Blood group antibodies and their significance in transfusion medicine.

TitleBlood group antibodies and their significance in transfusion medicine.
Publication TypeJournal Article
Year of Publication2007
AuthorsPoole J, Daniels G
JournalTransfusion medicine reviews//Transfus Med Rev
Pagination58 - 71
Date Published2007
ISBN Number0887-7963
Other Numbersbe5, 8709027
Keywords*ABO Blood-Group System, *Anemia, Hemolytic, *Blood Group Incompatibility, *Blood Grouping and Crossmatching, *Fetal Diseases, *Fetomaternal Transfusion, *Isoantibodies, ABO Blood-Group System/hi [History], Anemia, Hemolytic/bl [Blood], Blood Group Incompatibility/bl [Blood], Female, Fetal Diseases/bl [Blood], Fetomaternal Transfusion/bl [Blood], History, 20th Century, Humans, Infant, Newborn, Isoantibodies/bl [Blood], Isoantibodies/ch [Chemistry], Isoantibodies/hi [History], Pregnancy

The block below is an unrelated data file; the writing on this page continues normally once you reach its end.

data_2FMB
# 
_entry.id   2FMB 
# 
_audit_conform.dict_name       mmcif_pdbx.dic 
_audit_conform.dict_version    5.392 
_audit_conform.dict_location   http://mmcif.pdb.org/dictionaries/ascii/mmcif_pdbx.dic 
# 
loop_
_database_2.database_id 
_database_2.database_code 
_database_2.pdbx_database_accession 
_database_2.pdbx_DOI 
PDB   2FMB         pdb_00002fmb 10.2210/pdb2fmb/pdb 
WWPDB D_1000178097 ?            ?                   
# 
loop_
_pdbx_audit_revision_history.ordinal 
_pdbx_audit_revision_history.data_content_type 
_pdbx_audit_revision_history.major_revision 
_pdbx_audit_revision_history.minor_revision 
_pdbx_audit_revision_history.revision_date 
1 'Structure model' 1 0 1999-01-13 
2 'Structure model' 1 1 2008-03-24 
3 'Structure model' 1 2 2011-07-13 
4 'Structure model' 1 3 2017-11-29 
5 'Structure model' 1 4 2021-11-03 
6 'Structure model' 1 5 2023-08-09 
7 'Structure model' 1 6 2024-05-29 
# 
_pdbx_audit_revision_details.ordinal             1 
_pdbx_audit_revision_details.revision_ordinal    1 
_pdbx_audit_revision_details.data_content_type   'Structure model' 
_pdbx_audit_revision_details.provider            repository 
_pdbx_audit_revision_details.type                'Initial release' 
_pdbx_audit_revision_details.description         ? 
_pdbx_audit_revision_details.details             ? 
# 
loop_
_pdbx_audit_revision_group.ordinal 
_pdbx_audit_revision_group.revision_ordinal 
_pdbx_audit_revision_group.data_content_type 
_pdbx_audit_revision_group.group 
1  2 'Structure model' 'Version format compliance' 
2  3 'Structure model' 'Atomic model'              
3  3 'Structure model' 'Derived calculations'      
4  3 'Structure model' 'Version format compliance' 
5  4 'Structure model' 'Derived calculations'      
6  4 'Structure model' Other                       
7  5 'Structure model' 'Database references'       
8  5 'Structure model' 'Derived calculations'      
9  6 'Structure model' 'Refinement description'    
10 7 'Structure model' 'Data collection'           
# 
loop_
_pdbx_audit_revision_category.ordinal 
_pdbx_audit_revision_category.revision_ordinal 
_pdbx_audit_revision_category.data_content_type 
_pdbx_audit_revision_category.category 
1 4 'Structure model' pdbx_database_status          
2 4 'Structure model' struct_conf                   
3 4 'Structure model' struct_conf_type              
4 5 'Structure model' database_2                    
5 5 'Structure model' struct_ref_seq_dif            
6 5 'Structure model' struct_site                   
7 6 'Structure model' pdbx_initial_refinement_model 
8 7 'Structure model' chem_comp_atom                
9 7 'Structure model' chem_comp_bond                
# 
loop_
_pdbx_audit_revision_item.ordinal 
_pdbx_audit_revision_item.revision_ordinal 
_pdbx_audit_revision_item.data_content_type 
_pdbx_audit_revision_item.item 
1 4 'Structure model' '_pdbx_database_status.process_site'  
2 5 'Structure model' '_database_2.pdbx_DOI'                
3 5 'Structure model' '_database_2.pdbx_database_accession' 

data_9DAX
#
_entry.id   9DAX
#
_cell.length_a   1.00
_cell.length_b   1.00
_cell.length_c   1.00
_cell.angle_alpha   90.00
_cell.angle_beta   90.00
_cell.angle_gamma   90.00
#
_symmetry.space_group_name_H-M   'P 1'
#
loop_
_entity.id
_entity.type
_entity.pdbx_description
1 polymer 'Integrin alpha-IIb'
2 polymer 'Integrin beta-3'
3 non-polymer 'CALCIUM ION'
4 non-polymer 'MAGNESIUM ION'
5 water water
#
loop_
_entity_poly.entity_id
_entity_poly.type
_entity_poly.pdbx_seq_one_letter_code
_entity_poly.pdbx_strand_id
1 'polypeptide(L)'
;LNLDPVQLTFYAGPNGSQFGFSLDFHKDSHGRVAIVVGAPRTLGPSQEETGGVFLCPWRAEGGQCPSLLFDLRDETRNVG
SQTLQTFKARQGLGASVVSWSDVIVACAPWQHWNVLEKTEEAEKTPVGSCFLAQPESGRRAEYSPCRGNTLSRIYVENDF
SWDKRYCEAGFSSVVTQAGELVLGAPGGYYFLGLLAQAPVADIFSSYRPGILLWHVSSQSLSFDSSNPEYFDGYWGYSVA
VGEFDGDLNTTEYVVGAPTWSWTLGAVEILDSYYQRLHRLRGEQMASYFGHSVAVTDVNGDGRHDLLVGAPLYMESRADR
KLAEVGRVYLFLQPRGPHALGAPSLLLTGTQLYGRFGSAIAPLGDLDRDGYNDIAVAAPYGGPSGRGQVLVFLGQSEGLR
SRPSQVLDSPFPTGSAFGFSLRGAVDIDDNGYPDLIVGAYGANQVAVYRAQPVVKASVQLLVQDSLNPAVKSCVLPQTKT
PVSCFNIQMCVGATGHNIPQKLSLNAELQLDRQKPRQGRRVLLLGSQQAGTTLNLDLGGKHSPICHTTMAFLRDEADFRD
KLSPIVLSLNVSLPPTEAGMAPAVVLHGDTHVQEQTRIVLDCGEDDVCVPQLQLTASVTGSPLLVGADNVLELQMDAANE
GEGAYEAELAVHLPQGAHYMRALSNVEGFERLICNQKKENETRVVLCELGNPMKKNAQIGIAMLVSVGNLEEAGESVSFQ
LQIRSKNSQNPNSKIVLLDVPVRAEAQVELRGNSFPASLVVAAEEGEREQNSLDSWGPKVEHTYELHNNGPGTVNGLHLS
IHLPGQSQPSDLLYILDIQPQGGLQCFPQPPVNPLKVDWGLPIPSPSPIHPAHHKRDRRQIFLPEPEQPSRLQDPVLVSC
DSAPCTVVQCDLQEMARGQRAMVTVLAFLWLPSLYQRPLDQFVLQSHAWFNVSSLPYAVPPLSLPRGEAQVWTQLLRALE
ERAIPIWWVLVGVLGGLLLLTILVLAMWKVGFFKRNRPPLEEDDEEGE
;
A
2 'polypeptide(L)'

The discovery of almost universally present naturally occurring antibodies in blood plasma led to the discovery of the ABO blood group system which remains, more than 100 years later, the most important and clinically significant of all blood groups. Blood group antibodies play an important role in transfusion medicine, both in relation to the practice of blood transfusion and in pregnancy, but not all are clinically significant. Clinically significant antibodies are capable of causing adverse events following transfusion, ranging from mild to severe, and of causing hemolytic disease of the fetus and newborn following placental transfer from mother to fetus. Assessing the clinical significance of antibodies relies heavily on mode of reactivity and historical data relating to specificity; functional assays are sometimes employed. The principals of methodology for blood typing and antibody identification have changed little over the years, relying mainly on serological methods involving red cell agglutination. The recent advent of blood typing using DNA technology, although still in relative infancy, will surely eventually supersede serology. However, deciding on the clinical significance of an antibody when compatible blood is not immediately available is likely to remain as one of the most common dilemmas facing transfusion practitioners.

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